Contours of the Kuyperian Tradition: A Systematic Introduction

Craig G. Bartholomew, Contours of the Kuyperian Tradition: A Systematic Introduction.  Downers Grove, IL: IVP Academic, 2017.  xiii + 365 pages.  $40.00, hardcover.

Craig Bartholomew endeavors in this book to set out the major centers of gravity within the school of theological, political, and educational thought that looks to the extraordinarily prodigious and wide-ranging work of Abraham Kuyper for its headwaters.  Bartholomew’s project is not a mere historical reconstruction and uncritical repristination of Kuyper’s thought.  Kuyper would surely take his place as first in line to repudiate such a project as a “false conservatism” (34).  Rather, Bartholomew’s aim is to take the salient insights of the “Kuyperian tradition” and “scout our age and work out how to embody the gospel together in our context” (2).  The reader of this book will thus find themselves constantly prodded to bridge the theological work of the “Kuyperian tradition” with the issues which loom upon our contemporary horizon.  Bartholomew does a fine job throughout the book modeling various ways this might be done.

In the introductory chapter Bartholomew orients his account of the Kuyperian program in the perennial call of Christian discipleship which is “lived in particular historical and cultural contexts” (1). “[I]n one sense” his book is about the need for Christians to attend to two issues:  1. plausibility structures and 2. worldviews (8).  By plausibility he means “the personal, communal, and social embodiment of the life of the kingdom so that when Christians do speak they are listened to” (8).  In criticism of Kuyper, Bartholomew admits his own ecumenical preference to speak with James Orr of “a Christian worldview as opposed to Kuyper’s calling it a Calvinistic worldview” (10).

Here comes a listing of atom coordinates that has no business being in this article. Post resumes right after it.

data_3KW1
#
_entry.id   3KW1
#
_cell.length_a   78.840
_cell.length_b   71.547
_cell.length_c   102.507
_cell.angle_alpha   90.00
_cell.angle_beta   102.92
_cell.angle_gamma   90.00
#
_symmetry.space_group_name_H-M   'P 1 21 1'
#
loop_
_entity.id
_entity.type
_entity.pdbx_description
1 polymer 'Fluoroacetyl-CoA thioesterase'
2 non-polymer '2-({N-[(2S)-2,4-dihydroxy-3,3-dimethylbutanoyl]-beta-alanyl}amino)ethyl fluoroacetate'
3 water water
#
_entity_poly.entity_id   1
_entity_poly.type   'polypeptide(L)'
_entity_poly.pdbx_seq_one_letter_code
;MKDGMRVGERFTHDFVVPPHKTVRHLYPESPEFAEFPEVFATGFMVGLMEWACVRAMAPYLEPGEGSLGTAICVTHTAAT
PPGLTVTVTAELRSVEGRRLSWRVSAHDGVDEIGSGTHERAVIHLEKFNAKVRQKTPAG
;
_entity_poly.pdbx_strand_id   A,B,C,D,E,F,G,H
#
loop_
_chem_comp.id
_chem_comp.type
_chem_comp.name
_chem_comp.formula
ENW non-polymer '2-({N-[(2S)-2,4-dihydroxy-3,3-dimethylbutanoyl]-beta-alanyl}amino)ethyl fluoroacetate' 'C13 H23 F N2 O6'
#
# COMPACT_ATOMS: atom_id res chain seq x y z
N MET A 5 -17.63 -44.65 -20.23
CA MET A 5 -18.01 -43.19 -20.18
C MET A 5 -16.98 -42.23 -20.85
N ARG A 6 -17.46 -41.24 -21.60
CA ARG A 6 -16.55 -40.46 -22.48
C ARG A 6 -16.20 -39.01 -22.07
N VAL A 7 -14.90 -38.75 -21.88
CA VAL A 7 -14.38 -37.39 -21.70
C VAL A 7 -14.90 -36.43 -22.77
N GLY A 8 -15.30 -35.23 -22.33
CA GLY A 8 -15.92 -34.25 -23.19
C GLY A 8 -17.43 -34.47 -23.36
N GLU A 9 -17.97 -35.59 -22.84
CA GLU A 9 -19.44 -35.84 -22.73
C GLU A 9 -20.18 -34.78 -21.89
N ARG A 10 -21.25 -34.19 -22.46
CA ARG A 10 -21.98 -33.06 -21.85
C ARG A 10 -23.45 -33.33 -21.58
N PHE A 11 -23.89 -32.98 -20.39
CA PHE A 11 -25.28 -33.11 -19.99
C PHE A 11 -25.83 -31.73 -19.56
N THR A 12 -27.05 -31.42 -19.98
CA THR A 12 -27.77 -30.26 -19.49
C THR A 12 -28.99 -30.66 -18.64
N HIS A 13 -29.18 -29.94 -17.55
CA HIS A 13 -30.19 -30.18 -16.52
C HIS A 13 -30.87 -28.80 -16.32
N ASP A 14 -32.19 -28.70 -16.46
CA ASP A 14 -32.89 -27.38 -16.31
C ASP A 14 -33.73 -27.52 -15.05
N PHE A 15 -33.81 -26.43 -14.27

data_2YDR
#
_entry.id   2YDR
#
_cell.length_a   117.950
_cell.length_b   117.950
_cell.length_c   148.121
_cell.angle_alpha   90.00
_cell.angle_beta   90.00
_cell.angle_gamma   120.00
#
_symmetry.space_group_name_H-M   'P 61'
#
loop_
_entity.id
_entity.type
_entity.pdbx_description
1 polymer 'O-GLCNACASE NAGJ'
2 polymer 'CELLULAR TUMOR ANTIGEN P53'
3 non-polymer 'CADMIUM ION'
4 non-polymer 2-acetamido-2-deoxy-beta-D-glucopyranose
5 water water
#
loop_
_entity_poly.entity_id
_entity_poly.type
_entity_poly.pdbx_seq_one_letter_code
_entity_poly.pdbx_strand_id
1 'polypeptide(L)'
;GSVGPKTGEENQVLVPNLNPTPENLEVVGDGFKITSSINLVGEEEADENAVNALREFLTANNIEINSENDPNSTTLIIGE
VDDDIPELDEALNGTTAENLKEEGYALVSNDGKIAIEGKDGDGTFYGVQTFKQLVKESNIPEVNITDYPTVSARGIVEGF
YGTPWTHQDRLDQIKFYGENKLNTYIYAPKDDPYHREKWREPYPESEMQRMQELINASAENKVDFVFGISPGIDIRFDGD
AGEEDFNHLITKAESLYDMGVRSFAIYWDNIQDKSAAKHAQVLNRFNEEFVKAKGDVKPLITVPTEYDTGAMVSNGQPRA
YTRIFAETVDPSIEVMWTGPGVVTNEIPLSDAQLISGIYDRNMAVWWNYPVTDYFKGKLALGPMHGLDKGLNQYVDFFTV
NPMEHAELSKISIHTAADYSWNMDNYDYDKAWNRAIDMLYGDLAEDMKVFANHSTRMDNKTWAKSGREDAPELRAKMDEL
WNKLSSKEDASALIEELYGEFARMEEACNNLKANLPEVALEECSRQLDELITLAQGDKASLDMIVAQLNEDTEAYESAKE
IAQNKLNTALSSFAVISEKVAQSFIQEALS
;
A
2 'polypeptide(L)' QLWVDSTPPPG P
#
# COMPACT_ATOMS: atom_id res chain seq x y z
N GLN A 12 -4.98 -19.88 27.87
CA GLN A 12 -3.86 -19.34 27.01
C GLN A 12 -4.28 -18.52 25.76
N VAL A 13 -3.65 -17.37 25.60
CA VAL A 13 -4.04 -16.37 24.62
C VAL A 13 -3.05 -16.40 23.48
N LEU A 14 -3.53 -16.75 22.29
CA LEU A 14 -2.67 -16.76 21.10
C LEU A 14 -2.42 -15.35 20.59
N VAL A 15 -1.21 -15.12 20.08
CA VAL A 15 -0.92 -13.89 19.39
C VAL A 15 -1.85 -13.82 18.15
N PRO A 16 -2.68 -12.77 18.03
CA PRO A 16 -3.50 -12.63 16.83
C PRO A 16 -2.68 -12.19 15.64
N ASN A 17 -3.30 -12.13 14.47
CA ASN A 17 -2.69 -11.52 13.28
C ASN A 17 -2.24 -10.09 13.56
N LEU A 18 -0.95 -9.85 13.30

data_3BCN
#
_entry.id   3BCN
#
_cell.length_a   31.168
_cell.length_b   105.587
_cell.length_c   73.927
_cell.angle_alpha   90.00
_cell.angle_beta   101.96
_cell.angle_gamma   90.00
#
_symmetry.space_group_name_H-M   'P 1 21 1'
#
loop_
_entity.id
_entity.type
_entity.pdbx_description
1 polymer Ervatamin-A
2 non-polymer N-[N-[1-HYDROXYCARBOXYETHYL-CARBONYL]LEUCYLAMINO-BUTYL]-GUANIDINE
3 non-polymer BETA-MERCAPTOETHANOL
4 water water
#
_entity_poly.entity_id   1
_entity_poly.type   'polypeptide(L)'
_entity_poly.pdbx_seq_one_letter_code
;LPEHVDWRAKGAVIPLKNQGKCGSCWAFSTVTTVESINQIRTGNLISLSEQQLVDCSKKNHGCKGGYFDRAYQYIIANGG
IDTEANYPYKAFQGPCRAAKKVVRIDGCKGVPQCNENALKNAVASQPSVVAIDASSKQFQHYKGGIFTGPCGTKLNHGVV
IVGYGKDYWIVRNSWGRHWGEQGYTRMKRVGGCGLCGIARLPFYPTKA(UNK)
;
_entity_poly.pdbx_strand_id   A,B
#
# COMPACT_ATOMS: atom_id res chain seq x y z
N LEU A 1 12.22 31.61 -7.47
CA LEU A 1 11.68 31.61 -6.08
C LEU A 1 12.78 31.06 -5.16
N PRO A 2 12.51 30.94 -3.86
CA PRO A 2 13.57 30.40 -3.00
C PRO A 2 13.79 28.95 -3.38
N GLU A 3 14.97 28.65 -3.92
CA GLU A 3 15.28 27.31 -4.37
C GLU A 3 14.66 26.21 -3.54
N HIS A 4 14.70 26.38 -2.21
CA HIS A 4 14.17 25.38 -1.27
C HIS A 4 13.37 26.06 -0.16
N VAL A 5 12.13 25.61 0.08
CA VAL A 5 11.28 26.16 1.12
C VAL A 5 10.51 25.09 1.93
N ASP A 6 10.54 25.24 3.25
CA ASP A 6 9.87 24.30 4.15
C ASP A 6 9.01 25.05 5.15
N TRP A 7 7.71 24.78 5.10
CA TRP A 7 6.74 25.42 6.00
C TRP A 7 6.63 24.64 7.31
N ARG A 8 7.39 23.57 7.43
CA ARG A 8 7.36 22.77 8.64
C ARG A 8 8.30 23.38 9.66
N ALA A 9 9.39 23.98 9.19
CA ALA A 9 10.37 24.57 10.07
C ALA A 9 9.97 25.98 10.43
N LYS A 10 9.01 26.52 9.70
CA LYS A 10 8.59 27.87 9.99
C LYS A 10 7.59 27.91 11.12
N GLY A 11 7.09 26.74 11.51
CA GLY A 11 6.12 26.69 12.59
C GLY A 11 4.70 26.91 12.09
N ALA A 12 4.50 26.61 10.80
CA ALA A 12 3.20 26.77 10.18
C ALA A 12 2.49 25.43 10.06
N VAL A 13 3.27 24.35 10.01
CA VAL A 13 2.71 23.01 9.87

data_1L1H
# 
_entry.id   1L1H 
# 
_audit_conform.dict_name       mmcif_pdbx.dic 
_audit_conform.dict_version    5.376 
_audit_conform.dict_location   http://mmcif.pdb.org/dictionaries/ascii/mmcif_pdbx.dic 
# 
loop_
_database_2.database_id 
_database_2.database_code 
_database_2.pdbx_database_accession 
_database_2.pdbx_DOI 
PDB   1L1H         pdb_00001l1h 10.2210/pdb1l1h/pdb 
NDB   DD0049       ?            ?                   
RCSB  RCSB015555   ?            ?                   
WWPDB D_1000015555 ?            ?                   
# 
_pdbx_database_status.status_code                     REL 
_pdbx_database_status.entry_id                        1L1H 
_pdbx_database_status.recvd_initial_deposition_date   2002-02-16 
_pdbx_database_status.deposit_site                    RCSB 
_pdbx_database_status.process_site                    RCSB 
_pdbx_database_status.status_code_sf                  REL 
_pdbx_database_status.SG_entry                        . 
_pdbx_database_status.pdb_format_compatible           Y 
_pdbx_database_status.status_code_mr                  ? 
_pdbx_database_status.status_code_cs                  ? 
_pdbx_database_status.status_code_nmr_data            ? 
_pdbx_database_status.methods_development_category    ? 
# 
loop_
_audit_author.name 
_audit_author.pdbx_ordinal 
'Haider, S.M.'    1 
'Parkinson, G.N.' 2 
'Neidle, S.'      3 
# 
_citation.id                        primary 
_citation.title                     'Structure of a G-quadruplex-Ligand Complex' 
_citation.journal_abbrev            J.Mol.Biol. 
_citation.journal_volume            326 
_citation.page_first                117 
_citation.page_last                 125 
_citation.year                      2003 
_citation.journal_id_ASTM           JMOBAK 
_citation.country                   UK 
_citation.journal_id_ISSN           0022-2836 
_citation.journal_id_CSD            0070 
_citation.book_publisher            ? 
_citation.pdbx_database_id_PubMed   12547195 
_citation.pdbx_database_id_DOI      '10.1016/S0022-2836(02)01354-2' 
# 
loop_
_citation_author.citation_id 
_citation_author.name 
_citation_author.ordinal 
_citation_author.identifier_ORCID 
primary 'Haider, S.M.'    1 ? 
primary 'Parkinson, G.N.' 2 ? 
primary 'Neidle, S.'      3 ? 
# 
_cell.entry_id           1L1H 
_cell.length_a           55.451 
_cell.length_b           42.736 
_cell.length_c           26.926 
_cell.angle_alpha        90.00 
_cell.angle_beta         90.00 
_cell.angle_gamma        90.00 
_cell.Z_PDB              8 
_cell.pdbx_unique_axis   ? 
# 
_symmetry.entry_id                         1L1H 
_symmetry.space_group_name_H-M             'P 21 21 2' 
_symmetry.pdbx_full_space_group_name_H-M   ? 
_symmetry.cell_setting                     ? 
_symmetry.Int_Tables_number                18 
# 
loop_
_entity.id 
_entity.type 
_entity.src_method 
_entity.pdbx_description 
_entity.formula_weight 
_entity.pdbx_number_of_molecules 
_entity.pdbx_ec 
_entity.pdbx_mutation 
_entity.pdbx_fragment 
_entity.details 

This admitted critical preference spotlights one lacuna in the book.  Bartholomew never provides a distinct treatment of how the uniquely confessional Calvinistic theology of Kuyper and Bavinck with its emphasis on the sovereignty of God shapes the account of the worldview they developed.  The predestinarian concerns which are exemplified in Kuyper’s Particular Grace and E Voto Dordraceno or in Bavinck’s Reformed Dogmatics are never attended to in any sustained detail.

Chapter 1 narrates a condensed account of Kuyper’s early life and conversion out of his modernist theological roots and into his lifelong conflict with that same theological modernism.  Bartholomew notes that “Kuyper’s conversion contains in seed form all the great themes that will dominate his life” (27).  Central to these themes and the “key to the Kuyperian tradition” (27) is the “palingenesis” which is not just about “our personal rebirth” but also “the rebirth of the entire cosmos” (31).  This leads into the foundational account given in chapter 2 of Kuyper’s way of framing the relationship between “creation and redemption” or “nature and grace.”  Here he also gives extended attention to the contributions of Herman Bavinck on the topic.

Bartholomew’s overview of this most central theme of these two Neo-Calvinist thinkers is quite helpful in its attention to the cosmic sweep of palingenesis, yet it also spotlights another major omission of the book.  While he cites Kuyper’s insistence on the importance of keeping the questions of individual soteriology “front and center in our thinking and practice” (40), he does not provide a focused account of how the relation of nature and grace were developed in the individual soteriology of Kuyper and Bavinck.  Attention to that individual soteriology is especially important against the contemporary backdrop of the excesses of N.T. Wright, whom Bartholomew brings in at places to develop and supplement the “Kuyperian tradition.”

Chapter 3 is an account of Scripture as developed in the Kuyperian tradition.  Bartholomew sets the groundbreaking insights of Kuyper’s and Bavinck’s notion of “organic inspiration” helpfully against the backdrop of their deep familiarity with the biblical criticism of their own day.  Bartholomew’s overview is crisp and accurate.   It is tainted only in passing by the dubious claim that Kuyper held to a sort of proto-neoorthodox notion that “Scripture becomes the Word of God only when the Spirit facilitates God’s address to one in and through Scripture” (86).

Chapter 4 is a meaty account of the Kuyperian notion of worldview, which closes with some very apt criticisms of the way some have seen the Christian appropriation of the notion of worldview to be decificient, perhaps the most trenchant and needful being that “rather than leading to the transformation of society, a worldview entrenches middle-class Christianity and leads to unhealthy messianic activism” (123).